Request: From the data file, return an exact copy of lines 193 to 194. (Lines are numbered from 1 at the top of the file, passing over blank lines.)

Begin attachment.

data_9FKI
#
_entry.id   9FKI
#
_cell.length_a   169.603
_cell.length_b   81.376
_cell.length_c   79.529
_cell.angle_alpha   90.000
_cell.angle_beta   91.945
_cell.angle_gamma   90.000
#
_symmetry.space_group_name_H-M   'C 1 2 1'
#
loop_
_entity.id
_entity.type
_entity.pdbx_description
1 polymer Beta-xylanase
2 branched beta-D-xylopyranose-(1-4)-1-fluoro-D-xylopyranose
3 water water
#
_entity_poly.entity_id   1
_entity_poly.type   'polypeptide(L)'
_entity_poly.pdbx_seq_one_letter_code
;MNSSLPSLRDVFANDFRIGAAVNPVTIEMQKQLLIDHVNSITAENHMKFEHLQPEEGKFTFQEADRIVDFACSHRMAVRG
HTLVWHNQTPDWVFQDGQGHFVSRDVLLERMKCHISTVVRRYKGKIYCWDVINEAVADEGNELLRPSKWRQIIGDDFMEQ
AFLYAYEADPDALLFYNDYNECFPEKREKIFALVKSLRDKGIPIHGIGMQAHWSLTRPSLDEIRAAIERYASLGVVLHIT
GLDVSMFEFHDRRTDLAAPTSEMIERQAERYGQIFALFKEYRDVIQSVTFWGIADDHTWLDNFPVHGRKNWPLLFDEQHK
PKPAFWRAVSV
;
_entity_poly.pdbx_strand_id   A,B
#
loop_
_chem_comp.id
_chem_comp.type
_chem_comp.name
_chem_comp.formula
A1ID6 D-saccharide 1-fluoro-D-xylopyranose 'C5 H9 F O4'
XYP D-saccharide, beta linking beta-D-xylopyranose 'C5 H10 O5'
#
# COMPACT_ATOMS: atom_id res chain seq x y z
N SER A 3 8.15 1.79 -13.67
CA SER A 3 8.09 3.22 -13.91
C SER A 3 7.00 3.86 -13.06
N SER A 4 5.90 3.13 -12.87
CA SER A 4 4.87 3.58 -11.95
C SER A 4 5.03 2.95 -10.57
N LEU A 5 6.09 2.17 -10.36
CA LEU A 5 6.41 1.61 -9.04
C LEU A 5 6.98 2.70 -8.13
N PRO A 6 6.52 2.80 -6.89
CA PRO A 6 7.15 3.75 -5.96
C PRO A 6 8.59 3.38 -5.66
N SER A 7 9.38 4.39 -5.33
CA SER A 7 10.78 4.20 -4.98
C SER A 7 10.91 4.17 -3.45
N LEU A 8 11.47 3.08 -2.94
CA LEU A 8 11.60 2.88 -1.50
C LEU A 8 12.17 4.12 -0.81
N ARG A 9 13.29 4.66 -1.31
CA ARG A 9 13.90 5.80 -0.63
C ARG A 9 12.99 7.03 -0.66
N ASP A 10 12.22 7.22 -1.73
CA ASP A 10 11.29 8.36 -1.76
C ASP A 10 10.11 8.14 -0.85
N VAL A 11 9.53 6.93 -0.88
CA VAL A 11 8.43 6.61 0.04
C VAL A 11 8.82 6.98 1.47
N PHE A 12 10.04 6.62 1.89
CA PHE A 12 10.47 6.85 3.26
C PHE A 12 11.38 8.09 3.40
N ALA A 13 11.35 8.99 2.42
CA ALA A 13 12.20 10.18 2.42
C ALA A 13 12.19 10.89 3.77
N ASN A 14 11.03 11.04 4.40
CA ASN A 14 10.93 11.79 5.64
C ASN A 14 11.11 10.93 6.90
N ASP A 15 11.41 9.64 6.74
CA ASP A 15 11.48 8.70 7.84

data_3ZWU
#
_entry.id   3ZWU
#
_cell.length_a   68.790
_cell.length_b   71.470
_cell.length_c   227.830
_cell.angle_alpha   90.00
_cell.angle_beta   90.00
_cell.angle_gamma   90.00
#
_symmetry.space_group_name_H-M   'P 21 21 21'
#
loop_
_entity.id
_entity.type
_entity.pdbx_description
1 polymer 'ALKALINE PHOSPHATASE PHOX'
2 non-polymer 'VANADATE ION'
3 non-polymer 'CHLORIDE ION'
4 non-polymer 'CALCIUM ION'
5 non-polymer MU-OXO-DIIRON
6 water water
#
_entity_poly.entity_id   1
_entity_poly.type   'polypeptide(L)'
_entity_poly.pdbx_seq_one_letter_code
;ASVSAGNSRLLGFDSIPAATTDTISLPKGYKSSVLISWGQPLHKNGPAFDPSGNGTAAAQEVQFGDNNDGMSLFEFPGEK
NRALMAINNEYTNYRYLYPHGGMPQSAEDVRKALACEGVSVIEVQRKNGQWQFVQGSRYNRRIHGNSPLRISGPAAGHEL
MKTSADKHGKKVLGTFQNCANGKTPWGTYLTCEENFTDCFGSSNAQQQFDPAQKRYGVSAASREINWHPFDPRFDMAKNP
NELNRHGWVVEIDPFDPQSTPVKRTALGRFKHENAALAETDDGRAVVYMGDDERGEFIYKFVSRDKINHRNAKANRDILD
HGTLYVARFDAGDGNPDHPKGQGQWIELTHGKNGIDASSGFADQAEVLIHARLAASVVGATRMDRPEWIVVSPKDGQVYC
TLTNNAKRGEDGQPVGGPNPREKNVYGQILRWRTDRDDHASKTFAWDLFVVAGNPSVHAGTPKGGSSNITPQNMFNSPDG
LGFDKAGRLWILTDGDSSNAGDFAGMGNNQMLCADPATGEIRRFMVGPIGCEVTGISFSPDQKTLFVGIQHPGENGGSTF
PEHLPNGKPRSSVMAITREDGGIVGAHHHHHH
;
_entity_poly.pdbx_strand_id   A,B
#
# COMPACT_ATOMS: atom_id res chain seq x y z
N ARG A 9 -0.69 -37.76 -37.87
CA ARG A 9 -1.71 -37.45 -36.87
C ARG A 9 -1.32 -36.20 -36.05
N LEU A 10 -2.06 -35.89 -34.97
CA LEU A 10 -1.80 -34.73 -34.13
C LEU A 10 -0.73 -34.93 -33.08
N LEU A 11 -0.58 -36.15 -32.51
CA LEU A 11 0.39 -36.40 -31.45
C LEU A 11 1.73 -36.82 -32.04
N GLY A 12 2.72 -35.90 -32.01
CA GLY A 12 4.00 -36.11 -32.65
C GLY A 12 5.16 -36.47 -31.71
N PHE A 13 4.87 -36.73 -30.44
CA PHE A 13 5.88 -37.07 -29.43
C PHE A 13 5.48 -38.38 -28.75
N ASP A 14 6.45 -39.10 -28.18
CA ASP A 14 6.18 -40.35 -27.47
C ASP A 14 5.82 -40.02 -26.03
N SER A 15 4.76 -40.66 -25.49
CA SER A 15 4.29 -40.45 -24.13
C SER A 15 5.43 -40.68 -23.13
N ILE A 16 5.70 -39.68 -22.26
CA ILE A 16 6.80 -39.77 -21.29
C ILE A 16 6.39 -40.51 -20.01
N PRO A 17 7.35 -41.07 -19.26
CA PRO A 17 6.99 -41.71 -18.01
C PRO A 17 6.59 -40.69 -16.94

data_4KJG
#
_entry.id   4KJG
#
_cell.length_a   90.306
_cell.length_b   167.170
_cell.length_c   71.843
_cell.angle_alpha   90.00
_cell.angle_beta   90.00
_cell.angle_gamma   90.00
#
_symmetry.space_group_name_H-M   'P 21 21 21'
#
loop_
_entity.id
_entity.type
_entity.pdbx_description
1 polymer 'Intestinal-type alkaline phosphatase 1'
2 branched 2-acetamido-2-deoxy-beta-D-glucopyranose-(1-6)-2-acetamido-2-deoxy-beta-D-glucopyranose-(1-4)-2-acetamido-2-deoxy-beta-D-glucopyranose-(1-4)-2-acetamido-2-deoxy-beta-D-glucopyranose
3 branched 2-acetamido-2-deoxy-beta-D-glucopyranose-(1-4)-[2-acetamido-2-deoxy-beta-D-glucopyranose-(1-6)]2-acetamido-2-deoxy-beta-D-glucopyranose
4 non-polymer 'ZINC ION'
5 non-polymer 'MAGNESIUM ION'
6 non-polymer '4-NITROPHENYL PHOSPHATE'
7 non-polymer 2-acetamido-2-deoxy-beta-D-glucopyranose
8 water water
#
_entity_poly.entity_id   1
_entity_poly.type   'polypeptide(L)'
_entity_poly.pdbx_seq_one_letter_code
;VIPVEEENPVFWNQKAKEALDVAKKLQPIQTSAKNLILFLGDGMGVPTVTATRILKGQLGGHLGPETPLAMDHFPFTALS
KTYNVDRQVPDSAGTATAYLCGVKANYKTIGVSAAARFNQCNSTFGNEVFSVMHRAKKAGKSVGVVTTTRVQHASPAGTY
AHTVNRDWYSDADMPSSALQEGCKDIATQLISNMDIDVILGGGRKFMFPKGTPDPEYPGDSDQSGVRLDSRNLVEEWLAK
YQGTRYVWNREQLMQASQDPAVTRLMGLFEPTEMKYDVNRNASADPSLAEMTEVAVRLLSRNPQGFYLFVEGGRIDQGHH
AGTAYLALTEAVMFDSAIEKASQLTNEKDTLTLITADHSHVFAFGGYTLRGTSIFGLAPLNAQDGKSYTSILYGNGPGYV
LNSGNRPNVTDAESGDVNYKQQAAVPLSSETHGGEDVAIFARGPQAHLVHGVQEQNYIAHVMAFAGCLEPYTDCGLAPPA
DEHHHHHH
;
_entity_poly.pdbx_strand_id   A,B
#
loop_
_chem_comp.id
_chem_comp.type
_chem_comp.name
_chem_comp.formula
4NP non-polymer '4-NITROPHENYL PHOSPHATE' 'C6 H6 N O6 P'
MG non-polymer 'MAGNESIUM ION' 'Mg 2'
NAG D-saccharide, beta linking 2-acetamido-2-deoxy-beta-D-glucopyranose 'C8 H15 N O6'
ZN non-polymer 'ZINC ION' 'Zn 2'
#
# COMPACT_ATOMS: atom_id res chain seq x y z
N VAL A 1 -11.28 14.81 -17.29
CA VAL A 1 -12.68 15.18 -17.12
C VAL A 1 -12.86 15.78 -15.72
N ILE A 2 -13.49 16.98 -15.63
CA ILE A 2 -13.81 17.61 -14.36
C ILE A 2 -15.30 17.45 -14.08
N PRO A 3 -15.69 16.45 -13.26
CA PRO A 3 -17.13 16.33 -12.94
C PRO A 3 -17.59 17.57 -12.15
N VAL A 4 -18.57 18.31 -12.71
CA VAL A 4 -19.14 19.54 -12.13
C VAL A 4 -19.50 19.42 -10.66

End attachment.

ZN non-polymer 'ZINC ION' 'Zn 2'
#